Not in this movie: Christine McVie.

Not in this movie: Christine McVie.

Music documentaries can be a dicey proposition, particularly when the subject is also involved with the production of the film: Unavoidably, the star in question will present itself under the best possible light. Given that conflict moves most narratives, without it inertia settles in.

That’s the case with Stevie Nicks: In Your Dreams, a somewhat dull look into the songwriting process. Directed by Nicks and the lesser half of Eurhythmics (Dave Stewart), the film details the making of her latest solo project. Stewart –also co-writer and co-producer of the record- is too enamored of the erstwhile Fleetwood Mac lead singer to dig too deep.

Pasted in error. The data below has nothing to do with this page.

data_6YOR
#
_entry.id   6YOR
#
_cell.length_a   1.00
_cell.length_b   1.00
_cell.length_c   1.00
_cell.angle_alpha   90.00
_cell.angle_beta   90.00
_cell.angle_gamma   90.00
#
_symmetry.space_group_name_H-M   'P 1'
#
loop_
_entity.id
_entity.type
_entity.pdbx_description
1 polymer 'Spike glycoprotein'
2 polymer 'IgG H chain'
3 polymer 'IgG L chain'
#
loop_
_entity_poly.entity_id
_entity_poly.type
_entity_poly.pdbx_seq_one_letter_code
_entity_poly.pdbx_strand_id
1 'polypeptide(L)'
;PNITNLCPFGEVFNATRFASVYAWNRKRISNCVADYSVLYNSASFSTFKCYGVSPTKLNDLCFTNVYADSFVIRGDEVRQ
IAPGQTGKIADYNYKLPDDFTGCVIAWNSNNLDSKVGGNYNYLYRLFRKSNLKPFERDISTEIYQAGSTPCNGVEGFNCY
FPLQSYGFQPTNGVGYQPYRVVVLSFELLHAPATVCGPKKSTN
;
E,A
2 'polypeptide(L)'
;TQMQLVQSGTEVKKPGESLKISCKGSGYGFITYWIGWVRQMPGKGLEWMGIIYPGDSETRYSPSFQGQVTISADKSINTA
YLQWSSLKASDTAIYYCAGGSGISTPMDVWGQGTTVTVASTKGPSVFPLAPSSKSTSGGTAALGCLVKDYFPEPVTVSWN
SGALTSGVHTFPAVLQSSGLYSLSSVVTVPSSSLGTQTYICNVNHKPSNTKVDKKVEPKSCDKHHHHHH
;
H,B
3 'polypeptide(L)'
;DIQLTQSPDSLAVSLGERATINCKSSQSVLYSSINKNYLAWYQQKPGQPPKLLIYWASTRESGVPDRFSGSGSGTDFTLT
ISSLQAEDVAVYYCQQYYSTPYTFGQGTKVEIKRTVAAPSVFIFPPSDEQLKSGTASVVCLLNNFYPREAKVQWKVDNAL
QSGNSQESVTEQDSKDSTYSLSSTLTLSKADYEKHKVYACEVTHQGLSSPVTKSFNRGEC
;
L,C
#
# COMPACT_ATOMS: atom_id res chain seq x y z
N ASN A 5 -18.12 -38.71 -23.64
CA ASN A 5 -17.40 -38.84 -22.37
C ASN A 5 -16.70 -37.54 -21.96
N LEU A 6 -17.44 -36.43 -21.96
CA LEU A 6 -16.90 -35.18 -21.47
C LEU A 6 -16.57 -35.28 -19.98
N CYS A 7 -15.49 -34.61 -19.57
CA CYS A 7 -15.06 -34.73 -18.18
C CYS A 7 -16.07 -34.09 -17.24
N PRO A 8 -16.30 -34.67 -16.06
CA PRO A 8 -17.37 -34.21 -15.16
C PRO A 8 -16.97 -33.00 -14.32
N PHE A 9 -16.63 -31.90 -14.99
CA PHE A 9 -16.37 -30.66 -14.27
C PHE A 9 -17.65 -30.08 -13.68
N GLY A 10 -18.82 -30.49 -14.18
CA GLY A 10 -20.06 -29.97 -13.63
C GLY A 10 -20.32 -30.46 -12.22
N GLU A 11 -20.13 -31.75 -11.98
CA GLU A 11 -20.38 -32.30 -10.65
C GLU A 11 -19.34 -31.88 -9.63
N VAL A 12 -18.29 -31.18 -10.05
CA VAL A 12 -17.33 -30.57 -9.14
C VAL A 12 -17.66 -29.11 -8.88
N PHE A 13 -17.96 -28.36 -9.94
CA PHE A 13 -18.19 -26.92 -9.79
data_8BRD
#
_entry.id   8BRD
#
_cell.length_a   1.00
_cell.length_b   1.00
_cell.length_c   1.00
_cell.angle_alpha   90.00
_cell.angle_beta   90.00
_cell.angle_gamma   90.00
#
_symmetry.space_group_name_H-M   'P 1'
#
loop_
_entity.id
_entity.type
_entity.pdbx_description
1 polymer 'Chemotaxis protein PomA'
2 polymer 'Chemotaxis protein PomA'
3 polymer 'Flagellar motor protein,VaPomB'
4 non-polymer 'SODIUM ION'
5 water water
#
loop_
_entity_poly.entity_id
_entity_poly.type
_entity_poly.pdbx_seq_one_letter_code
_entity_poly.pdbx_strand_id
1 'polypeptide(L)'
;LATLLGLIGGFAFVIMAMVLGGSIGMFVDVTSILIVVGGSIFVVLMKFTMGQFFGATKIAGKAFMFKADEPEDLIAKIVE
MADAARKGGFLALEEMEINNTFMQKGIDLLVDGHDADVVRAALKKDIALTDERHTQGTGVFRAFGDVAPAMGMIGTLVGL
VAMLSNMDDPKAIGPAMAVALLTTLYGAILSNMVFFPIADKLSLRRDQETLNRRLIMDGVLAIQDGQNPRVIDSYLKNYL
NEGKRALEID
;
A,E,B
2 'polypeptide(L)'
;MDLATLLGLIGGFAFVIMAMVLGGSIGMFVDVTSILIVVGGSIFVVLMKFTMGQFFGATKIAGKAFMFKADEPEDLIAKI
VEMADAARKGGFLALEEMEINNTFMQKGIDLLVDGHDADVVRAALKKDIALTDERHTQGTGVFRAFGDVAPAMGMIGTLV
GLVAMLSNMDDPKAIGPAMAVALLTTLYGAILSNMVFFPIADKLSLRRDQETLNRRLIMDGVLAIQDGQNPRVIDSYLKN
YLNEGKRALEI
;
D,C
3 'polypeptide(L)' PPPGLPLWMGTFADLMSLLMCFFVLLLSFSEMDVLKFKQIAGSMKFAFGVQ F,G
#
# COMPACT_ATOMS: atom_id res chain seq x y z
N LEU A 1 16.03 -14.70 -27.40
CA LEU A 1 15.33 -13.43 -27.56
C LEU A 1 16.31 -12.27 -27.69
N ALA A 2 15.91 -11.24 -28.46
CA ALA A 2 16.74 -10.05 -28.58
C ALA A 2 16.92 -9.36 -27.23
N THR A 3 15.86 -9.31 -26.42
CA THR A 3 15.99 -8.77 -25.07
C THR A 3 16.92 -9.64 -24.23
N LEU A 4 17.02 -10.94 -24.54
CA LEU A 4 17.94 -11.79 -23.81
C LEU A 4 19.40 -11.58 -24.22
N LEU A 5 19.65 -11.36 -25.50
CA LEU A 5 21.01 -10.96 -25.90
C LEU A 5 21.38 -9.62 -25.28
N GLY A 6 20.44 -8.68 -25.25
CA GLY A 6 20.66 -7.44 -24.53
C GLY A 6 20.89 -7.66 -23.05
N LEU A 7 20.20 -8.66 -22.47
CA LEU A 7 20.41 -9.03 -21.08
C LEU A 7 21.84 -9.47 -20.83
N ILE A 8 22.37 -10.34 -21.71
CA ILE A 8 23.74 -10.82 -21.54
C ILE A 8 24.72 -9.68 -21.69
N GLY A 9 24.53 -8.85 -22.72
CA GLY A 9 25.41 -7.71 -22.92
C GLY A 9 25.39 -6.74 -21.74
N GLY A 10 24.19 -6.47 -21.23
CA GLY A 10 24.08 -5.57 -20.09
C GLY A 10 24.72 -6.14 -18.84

Musically speaking, “In Your Dreams” is a fairly solid effort, but it’s no “Rumours”. The film provides little insight regarding the creative process. At one point, Reese Witherspoon (don’t ask) comes with a clever little line –“cheaper than free”- that Nicks and Stewart turn into song overnight. Zero struggle. Considering half of the film unfolds in a recording studio, the Witherspoon episode qualifies as a “thrill”.

The doc destroys some of the mystique around Stevie. She finds inspiration in Twilight: New Moon for one of her ballads. Nicks comes out as bossy, detail oriented, but always right. Some of her stories are vaguely interesting, but the majority only matter to her and hardcore fans.

Mick Fleetwood and Lindsey Buckingham provide some solace when summoned to help with a couple of tracks. The equally minded but far superior doc Fleetwood Mac: Destiny Rules comes to mind, if only because Lindsey was capable of going toe-to-toe with Stevie. Dave Stewart just lies there. Two prairie dogs telling lies, telling sweet little lies.

Stevie Nicks: In Your Dreams is now playing at the RPL.